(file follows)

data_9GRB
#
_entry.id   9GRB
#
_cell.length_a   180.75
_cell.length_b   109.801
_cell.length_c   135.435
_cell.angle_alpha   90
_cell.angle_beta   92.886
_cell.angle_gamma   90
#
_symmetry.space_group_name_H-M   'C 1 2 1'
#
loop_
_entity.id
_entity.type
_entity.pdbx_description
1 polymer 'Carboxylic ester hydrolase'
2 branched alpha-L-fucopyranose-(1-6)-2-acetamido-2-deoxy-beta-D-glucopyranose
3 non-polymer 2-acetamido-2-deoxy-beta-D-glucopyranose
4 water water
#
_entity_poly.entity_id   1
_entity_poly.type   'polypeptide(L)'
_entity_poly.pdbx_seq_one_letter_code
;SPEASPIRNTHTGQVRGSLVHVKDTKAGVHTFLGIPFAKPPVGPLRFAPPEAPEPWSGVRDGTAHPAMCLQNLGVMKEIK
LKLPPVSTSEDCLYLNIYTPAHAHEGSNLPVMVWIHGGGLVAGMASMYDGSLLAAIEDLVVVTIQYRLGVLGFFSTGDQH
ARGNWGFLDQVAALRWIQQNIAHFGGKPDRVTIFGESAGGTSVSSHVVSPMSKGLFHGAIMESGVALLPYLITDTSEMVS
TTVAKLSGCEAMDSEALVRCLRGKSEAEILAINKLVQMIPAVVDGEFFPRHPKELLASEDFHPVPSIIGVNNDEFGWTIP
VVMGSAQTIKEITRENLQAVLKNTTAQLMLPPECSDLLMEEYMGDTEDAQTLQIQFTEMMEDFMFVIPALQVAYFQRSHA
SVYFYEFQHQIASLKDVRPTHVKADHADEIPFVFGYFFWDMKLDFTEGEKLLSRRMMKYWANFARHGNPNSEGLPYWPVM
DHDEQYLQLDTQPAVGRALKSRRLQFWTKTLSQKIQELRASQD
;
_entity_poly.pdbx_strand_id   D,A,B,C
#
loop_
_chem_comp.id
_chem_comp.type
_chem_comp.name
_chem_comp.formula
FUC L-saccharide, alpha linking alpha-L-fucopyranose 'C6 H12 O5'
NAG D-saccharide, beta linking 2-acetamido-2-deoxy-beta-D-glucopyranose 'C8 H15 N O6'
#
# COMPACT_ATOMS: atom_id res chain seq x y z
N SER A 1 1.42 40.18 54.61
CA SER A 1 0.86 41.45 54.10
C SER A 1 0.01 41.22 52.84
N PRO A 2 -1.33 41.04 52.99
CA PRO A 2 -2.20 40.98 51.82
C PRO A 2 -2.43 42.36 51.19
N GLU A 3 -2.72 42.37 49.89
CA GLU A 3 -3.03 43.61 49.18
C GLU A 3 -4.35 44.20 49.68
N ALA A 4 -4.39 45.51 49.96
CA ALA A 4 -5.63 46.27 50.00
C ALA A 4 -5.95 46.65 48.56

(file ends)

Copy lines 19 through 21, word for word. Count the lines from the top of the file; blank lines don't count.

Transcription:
2 branched alpha-L-fucopyranose-(1-6)-2-acetamido-2-deoxy-beta-D-glucopyranose
3 non-polymer 2-acetamido-2-deoxy-beta-D-glucopyranose
4 water water